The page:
might ask if the points raised in this article cannot be applied
to Islam. So in the same order as above, let us consider Islamic
doctrine and the status of the Qur'an subjected to similar arguments.
What could be
identified as theology in Islam contains no contradictory mysteries
for the simple reason that the Qur'an reveals God by revealing His
attributes and His will. That is, descriptions of God and worship
given to God are due to Him because of His position as God. There
is no incarnation doctrine leading to the combination of Godly and
un-Godly attributes in one individual. Islam does not ask one to
believe in anything outside of reason. The resurrection of the dead,
for example, is no more than today's researchers in biology have
considered. Soviet scientists once reproducing an extinct species
of elephant by the use of a microscopic unit of long dead gene material.
A subtle point is found in the precise grammar of the Qur'an's description
of God's power. We do not read: "With God all things are possible."
More correctly, we read instead: "Over all things, God has power."
These things are the things He created. These things include good
and evil since these words are relative descriptions. For example,
the good of the vulture is good for the vulture, but evil for a
man. This is the contrast in Islam between Good and Evil: beneficial
versus harmful. All things originate with God including the rules
which bring harm on the evildoer. So it is that the Qur'an states
that God rewards, but wrong done brings harm on the doer in the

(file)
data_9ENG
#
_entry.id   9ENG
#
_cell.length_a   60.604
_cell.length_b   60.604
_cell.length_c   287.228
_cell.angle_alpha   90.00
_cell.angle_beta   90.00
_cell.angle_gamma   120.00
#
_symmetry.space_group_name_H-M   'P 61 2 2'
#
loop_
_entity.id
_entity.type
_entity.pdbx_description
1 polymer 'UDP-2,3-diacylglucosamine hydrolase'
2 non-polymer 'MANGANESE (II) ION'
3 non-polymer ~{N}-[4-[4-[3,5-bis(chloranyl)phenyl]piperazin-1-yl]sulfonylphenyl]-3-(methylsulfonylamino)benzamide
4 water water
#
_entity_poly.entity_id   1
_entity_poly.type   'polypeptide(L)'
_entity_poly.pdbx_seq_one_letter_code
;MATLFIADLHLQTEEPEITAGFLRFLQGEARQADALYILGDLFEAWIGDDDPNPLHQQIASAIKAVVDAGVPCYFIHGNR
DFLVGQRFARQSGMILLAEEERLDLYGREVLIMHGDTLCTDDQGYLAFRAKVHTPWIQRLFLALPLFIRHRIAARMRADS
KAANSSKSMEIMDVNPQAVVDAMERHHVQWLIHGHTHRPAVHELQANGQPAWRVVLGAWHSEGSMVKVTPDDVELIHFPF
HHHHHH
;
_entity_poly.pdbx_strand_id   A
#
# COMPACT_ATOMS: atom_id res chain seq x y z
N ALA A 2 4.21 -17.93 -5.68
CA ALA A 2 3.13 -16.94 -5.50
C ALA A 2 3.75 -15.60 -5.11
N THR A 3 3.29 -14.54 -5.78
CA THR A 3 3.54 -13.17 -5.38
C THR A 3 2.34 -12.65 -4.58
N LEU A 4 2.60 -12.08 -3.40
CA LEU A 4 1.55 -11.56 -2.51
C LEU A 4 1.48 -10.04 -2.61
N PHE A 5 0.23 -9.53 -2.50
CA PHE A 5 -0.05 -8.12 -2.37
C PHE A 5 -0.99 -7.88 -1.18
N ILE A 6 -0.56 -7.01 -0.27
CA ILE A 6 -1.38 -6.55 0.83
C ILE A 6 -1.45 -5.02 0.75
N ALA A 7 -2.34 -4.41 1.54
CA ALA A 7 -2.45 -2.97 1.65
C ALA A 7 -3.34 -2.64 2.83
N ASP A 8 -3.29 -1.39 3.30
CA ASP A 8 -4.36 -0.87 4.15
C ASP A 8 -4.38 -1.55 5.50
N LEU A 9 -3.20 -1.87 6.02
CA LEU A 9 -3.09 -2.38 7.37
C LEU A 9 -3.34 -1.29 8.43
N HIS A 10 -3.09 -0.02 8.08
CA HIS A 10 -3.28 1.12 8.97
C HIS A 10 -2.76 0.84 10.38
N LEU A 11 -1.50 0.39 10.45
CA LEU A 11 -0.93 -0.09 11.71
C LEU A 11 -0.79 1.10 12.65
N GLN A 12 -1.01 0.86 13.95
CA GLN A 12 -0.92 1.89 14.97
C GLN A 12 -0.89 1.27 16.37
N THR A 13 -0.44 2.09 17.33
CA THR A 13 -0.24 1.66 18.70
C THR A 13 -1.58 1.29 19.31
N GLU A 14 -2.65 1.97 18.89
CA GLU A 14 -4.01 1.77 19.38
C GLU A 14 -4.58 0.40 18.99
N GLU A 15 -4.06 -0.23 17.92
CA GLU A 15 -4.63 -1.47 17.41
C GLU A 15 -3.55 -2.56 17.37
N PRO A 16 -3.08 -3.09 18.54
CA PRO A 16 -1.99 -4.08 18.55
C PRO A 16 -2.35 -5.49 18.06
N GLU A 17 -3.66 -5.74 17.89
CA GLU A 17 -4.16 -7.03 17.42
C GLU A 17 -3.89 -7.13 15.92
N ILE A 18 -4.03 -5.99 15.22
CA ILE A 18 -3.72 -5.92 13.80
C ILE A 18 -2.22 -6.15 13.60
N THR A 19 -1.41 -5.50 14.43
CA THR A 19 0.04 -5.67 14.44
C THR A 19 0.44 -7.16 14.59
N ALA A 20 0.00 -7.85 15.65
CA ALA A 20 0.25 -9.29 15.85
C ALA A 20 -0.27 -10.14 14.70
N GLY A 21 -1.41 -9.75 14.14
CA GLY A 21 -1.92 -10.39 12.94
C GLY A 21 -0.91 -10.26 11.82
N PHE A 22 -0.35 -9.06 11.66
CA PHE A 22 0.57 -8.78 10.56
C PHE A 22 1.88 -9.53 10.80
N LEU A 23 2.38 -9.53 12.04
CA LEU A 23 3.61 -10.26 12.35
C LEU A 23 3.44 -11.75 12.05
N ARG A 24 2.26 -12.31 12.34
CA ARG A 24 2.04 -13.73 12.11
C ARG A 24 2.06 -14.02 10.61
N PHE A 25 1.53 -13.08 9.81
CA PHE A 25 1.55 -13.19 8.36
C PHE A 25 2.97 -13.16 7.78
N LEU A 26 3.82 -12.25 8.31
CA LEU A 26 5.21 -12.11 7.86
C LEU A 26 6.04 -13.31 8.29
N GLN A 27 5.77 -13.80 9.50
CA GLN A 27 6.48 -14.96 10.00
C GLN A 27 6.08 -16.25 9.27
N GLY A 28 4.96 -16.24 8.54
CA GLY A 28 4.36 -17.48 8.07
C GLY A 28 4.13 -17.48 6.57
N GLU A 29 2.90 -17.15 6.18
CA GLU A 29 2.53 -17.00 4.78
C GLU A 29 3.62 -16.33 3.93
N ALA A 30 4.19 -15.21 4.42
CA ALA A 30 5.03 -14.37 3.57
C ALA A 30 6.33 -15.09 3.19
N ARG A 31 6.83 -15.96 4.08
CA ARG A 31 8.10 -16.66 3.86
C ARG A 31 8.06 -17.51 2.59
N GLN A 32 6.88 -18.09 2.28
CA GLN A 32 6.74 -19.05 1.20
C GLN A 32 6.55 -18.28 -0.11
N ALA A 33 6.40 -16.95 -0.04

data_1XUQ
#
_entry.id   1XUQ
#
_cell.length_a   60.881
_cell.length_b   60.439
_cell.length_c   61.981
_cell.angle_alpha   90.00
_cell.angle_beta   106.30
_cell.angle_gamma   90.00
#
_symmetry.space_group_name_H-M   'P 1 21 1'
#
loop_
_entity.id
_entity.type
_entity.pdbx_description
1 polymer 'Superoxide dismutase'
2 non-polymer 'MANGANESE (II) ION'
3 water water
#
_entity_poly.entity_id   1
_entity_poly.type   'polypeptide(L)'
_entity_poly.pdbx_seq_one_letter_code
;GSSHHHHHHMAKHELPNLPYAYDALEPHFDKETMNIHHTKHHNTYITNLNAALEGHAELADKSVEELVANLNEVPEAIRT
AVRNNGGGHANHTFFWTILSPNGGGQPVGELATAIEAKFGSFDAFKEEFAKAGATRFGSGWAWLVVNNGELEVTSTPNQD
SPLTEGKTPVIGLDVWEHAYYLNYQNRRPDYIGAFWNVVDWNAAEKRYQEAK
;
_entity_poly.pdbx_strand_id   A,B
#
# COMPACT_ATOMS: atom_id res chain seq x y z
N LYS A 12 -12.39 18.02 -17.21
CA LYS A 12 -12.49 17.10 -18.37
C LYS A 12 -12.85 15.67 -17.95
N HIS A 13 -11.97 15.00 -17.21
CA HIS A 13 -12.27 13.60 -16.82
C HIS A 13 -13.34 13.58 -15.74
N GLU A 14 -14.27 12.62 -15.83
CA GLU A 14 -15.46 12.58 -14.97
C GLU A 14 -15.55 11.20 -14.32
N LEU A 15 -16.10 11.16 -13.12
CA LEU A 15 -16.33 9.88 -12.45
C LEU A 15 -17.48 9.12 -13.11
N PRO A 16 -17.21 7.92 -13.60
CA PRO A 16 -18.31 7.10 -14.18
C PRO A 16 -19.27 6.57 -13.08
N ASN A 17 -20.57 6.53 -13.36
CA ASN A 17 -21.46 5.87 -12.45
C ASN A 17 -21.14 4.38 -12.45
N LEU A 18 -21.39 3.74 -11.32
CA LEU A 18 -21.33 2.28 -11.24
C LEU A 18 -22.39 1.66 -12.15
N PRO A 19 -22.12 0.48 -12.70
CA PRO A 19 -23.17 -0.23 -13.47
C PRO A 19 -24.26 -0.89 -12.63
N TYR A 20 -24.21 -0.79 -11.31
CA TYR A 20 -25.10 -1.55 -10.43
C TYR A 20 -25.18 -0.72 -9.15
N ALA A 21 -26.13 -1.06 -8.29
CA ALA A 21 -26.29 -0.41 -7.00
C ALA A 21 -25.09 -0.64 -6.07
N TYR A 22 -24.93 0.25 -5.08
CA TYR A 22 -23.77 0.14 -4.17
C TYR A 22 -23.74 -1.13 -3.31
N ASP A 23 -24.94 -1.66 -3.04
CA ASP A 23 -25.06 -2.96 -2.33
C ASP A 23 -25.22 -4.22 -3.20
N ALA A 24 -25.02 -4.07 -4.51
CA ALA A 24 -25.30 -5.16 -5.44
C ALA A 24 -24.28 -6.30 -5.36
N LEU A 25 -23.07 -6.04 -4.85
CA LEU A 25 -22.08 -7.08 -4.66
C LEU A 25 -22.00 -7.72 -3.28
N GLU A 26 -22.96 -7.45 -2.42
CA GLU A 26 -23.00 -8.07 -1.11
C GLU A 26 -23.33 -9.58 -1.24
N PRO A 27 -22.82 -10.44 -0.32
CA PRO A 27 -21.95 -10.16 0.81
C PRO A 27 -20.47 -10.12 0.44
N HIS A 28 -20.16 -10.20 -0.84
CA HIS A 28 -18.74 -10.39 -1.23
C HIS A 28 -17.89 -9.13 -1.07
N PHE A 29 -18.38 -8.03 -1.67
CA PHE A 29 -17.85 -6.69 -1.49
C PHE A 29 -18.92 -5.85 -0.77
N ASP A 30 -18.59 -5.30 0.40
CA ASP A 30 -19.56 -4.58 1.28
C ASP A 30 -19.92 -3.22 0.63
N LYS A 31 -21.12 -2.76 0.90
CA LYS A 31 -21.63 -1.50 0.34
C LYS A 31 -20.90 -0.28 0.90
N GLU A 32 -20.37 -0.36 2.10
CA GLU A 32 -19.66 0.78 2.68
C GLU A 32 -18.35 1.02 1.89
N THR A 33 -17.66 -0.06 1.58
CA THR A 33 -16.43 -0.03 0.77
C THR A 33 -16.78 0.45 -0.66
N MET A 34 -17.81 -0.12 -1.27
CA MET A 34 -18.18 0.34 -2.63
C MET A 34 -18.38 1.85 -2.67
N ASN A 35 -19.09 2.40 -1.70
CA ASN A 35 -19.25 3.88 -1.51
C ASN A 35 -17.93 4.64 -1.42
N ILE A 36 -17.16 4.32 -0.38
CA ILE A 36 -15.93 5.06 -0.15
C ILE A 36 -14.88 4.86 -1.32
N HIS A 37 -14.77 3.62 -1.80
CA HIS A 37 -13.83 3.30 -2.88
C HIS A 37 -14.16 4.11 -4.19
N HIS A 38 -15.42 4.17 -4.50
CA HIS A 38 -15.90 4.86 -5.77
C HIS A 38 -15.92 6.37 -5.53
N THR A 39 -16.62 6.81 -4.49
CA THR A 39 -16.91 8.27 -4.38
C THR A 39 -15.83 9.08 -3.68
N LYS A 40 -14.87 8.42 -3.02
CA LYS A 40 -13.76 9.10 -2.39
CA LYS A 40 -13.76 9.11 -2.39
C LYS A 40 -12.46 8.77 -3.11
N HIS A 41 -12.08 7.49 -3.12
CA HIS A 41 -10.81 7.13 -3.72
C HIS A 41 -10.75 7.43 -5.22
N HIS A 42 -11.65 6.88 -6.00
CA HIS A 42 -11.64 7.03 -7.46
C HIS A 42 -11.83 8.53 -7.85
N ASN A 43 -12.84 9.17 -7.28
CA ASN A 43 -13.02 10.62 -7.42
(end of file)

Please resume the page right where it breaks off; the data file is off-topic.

settling of accounts.
The Qur'an does
not present us with mysteries of faith. Instead it is a guide. Left
to ourselves we could not reproduce its contents because our research
is largely trial and error. The error would prove disastrous - before
we accomplished the project. So while the Qur'an is beyond reasoning,
it is not beyond reason - given the guidance, we can verify its
OF THE QUR'AN
the Qur'an announces itself as a sufficient sign (e.g. 29:49). Although
the Muslims of Muhammad's time were a persecuted minority, their
opposers never answered the challenge of the Qur'an, as it says:
"And if you are in doubt as to what We have revealed from
time to time to our servant, then produce a chapter like it. And
call your witnesses or helpers besides God if you are correct."
OF THE QUR'AN
The Qur'an promises
its own preservation (15:9). It mentions itself by name about seventy
times. The Arabic word "Qur'an" means "recitation".
Reciting the Qur'an is part of a Muslim's daily prayer. In addition
to careful writing of copies, there has always been this double
checking of its contents. Gather any small number of sincere Muslims
together and it is possible to repeat the Qur'an from their collected
memories. Some centuries ago an aberrant group claimed that there
was more to the Qur'an than now available. Their embarrassment has
been the fact that even in this century there are copies of the
Qur'an that date from centuries before the time of this controversy.
Recently a prominent missionary dishonestly challenged the authenticity